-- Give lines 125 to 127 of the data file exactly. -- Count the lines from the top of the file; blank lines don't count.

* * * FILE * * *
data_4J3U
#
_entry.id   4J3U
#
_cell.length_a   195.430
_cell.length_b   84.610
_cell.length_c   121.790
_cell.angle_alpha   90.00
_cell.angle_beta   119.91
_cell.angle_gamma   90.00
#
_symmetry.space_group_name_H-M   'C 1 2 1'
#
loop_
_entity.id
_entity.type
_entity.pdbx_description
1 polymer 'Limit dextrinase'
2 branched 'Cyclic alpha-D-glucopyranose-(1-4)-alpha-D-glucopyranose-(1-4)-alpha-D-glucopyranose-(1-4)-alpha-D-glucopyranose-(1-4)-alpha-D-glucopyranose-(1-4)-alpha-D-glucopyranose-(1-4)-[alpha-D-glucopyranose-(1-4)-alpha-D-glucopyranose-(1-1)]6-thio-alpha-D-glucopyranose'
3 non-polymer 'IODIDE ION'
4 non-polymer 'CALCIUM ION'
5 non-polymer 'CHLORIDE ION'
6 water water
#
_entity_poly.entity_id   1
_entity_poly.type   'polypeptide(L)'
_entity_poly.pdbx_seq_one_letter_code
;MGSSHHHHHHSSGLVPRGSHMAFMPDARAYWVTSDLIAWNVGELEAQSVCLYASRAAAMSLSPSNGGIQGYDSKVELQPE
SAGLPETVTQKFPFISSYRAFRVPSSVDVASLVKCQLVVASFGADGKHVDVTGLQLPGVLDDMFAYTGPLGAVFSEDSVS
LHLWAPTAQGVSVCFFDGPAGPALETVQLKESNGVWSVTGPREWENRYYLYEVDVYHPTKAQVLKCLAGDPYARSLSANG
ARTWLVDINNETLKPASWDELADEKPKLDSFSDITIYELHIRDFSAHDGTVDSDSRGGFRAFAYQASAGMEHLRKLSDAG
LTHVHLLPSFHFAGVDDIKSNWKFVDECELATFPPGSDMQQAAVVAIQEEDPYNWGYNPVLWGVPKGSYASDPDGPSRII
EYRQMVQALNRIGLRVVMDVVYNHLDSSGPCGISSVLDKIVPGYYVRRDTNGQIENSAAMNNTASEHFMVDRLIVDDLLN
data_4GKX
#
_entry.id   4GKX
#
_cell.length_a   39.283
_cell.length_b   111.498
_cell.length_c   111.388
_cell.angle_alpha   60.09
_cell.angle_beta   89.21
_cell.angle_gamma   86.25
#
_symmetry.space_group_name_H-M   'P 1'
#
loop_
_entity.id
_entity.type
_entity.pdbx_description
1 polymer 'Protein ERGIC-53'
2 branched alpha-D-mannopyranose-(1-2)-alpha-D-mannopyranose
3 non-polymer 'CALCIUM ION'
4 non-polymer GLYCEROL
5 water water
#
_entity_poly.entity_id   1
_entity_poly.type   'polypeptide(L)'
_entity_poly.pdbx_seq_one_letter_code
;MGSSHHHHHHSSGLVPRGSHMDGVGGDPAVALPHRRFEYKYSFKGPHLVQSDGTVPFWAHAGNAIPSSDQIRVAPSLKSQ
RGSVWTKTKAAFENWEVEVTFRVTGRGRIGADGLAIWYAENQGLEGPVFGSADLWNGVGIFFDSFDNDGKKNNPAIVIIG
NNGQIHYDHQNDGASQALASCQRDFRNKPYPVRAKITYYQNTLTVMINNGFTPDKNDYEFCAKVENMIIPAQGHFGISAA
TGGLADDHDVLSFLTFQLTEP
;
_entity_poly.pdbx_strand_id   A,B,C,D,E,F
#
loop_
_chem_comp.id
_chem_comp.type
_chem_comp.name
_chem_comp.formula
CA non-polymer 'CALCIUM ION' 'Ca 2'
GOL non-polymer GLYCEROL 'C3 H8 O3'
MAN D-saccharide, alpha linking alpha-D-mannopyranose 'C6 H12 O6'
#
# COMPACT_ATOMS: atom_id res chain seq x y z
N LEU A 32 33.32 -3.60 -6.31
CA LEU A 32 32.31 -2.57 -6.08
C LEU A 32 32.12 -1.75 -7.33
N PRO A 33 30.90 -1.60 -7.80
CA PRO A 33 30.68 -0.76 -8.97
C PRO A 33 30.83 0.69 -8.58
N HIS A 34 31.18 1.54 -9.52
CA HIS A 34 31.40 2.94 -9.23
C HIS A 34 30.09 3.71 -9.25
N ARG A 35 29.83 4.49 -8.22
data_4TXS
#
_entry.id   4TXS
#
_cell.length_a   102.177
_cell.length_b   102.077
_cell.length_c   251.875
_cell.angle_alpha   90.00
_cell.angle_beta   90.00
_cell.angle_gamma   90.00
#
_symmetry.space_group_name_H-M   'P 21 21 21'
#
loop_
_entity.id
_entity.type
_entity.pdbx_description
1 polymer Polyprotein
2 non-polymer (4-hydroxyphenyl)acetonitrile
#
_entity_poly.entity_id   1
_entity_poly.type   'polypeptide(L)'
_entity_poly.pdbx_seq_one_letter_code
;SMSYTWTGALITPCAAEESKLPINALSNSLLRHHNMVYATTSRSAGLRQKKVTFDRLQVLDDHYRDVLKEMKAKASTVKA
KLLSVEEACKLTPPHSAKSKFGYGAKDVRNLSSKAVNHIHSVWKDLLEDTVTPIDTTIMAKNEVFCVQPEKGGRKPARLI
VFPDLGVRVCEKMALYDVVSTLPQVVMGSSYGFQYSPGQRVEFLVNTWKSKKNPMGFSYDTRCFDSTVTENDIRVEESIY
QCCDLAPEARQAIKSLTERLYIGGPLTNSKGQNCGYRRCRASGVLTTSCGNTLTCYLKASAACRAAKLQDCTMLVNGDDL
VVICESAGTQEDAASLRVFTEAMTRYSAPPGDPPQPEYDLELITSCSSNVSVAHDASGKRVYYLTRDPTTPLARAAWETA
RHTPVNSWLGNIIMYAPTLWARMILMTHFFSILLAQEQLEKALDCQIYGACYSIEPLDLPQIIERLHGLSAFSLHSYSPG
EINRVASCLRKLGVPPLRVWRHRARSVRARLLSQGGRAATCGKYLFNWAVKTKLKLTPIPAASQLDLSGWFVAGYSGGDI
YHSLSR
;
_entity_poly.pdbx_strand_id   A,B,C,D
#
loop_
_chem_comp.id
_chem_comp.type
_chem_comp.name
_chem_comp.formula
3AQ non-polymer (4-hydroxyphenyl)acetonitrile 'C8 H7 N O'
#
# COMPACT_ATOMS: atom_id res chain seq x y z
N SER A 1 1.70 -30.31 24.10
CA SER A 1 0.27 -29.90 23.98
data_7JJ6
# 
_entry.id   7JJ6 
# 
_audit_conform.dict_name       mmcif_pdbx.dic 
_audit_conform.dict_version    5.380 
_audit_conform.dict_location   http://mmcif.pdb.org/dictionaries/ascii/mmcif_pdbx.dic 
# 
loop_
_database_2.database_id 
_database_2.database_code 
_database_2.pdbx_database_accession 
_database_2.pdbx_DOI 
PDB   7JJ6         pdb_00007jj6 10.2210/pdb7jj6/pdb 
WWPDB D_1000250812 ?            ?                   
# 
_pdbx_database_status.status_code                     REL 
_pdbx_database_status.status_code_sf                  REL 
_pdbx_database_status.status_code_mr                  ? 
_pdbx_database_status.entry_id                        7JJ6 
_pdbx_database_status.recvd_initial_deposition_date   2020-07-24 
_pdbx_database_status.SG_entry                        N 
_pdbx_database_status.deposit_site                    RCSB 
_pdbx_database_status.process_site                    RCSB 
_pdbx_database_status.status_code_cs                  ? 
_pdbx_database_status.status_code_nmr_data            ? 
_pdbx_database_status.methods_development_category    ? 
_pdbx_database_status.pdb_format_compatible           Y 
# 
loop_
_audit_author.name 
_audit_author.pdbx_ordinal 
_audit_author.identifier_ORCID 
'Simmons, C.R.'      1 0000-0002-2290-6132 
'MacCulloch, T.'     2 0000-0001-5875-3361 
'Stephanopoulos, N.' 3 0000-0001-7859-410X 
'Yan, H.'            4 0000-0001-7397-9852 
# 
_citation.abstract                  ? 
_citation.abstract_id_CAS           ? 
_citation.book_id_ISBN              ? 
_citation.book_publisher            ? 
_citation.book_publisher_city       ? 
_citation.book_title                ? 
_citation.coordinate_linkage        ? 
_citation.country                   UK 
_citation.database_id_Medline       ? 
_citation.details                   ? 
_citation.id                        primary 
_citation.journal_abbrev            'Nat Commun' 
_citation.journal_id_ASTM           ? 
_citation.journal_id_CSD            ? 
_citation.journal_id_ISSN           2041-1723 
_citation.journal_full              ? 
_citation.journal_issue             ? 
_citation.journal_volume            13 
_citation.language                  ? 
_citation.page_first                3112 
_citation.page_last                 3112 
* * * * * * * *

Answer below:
_chem_comp.formula
3AQ non-polymer (4-hydroxyphenyl)acetonitrile 'C8 H7 N O'
#